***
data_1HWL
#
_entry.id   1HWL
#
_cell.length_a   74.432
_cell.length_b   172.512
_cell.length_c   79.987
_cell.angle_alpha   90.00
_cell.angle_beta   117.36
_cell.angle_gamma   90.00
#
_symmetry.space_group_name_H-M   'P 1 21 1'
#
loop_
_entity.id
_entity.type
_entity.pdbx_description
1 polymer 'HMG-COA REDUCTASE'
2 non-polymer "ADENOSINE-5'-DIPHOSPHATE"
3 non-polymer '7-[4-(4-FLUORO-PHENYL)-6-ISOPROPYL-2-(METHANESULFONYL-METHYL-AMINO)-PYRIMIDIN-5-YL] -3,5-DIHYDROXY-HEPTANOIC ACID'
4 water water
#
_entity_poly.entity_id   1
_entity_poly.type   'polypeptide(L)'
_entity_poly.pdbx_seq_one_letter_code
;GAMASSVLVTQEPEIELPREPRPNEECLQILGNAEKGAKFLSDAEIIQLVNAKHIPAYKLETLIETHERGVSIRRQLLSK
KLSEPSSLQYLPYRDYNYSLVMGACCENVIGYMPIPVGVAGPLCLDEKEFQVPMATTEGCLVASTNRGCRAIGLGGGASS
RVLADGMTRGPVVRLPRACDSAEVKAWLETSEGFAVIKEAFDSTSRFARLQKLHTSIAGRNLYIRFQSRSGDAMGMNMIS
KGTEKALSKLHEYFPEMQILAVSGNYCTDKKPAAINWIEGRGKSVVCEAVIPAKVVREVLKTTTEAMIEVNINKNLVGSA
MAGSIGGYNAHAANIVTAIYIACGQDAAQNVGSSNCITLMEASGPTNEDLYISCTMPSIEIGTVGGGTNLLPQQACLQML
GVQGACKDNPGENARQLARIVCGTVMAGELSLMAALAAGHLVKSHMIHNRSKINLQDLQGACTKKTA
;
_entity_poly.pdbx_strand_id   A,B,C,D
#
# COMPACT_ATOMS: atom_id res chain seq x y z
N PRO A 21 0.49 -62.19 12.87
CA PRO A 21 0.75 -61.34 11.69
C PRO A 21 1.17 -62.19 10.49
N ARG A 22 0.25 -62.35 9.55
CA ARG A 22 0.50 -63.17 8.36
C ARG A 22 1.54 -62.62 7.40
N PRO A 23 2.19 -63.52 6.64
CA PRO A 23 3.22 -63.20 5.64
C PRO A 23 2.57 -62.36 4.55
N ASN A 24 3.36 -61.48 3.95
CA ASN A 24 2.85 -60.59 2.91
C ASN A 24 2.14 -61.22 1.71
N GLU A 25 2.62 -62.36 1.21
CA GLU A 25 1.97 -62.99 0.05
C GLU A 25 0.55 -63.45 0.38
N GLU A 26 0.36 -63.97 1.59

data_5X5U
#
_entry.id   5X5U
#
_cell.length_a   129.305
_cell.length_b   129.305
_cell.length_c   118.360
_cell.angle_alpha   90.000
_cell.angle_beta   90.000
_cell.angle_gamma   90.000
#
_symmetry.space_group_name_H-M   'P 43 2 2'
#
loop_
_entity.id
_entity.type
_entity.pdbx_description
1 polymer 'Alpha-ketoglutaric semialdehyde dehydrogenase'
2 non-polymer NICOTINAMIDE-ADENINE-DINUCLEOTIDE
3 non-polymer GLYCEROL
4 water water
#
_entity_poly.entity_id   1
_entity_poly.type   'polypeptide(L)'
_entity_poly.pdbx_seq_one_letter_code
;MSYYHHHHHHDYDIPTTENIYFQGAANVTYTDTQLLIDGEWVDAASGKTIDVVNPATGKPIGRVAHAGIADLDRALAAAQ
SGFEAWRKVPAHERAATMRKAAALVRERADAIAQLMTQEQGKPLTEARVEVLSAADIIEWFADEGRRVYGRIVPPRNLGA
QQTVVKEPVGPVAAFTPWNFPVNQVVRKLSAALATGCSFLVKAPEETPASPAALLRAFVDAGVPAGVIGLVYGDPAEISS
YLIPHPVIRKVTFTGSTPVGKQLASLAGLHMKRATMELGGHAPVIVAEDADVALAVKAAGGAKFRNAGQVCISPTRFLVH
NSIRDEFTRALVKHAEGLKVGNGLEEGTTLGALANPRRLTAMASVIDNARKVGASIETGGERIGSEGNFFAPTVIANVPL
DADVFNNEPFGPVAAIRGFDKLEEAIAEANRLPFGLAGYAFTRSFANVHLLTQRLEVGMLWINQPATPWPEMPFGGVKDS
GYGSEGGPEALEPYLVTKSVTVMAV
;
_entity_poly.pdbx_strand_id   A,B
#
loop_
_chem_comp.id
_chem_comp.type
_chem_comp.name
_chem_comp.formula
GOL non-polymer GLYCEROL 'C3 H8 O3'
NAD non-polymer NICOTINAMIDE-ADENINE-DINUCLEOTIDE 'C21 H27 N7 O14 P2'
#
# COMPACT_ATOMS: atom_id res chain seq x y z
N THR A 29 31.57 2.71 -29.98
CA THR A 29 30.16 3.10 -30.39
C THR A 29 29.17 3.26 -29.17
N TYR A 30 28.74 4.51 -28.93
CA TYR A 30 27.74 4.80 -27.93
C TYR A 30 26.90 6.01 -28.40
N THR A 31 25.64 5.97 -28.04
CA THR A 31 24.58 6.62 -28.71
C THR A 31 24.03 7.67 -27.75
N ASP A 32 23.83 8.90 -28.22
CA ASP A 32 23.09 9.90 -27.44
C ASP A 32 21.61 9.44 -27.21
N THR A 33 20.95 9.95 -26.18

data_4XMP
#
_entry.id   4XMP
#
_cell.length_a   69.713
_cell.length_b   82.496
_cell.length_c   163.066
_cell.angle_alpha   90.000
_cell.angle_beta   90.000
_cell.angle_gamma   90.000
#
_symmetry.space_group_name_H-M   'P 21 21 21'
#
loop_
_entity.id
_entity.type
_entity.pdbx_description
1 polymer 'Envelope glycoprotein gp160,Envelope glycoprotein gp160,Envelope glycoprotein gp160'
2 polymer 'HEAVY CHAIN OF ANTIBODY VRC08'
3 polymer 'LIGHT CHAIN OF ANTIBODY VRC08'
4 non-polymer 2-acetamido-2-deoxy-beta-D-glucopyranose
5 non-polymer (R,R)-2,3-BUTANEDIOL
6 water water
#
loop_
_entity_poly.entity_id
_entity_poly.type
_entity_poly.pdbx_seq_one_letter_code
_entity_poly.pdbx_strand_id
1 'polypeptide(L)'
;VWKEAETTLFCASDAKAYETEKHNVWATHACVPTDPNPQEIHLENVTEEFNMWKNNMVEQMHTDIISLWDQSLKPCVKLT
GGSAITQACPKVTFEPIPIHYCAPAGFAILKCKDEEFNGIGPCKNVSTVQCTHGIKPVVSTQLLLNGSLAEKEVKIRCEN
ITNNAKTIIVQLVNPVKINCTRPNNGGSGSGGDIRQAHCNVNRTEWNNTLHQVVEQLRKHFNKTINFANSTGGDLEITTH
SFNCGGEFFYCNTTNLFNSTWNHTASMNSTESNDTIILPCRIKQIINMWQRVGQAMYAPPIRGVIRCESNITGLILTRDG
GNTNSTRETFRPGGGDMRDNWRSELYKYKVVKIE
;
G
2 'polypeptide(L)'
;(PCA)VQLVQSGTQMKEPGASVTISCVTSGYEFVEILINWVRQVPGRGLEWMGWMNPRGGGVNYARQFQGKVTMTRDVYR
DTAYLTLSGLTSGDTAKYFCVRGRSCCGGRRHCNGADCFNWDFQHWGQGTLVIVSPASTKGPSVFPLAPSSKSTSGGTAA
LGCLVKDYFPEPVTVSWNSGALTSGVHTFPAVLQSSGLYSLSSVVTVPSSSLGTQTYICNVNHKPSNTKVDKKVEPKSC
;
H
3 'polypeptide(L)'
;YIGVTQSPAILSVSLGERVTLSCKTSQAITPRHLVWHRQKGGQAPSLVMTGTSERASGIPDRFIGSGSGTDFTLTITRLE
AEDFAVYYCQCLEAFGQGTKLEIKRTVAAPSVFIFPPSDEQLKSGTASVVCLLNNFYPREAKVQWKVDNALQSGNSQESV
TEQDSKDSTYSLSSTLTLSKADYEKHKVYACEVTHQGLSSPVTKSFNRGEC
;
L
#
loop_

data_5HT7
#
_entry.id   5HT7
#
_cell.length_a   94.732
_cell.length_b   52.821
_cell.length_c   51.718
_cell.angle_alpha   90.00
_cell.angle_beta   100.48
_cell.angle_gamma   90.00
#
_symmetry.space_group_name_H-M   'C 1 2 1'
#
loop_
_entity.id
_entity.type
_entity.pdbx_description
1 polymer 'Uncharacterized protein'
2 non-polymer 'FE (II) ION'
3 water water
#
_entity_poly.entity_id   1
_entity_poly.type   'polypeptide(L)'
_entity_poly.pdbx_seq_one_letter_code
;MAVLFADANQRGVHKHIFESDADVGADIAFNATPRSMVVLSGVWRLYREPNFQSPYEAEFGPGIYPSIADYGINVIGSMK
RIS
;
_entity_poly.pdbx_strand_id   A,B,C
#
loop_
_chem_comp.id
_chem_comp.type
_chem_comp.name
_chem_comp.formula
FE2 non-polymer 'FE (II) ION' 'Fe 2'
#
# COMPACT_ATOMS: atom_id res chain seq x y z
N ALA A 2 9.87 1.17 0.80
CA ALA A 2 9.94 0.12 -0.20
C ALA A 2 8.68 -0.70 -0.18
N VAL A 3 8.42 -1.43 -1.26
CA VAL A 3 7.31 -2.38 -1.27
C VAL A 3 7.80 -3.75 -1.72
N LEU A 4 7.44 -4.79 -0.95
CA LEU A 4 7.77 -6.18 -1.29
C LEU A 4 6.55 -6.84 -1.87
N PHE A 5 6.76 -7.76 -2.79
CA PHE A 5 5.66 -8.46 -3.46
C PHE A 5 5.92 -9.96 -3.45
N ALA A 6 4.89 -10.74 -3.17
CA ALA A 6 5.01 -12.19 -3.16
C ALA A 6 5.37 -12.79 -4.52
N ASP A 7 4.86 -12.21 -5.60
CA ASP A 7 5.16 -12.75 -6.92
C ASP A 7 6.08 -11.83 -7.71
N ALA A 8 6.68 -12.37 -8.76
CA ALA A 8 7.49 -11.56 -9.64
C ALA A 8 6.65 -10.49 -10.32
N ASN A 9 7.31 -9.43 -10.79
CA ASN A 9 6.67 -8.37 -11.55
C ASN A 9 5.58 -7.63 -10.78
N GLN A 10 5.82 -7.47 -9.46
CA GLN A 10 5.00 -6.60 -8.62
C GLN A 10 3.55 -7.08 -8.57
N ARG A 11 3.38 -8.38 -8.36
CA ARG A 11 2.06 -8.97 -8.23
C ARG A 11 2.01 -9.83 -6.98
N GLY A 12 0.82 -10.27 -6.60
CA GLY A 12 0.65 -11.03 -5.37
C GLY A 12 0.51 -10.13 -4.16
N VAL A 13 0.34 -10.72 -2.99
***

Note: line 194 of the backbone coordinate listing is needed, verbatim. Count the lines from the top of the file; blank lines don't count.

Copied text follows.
FE2 non-polymer 'FE (II) ION' 'Fe 2'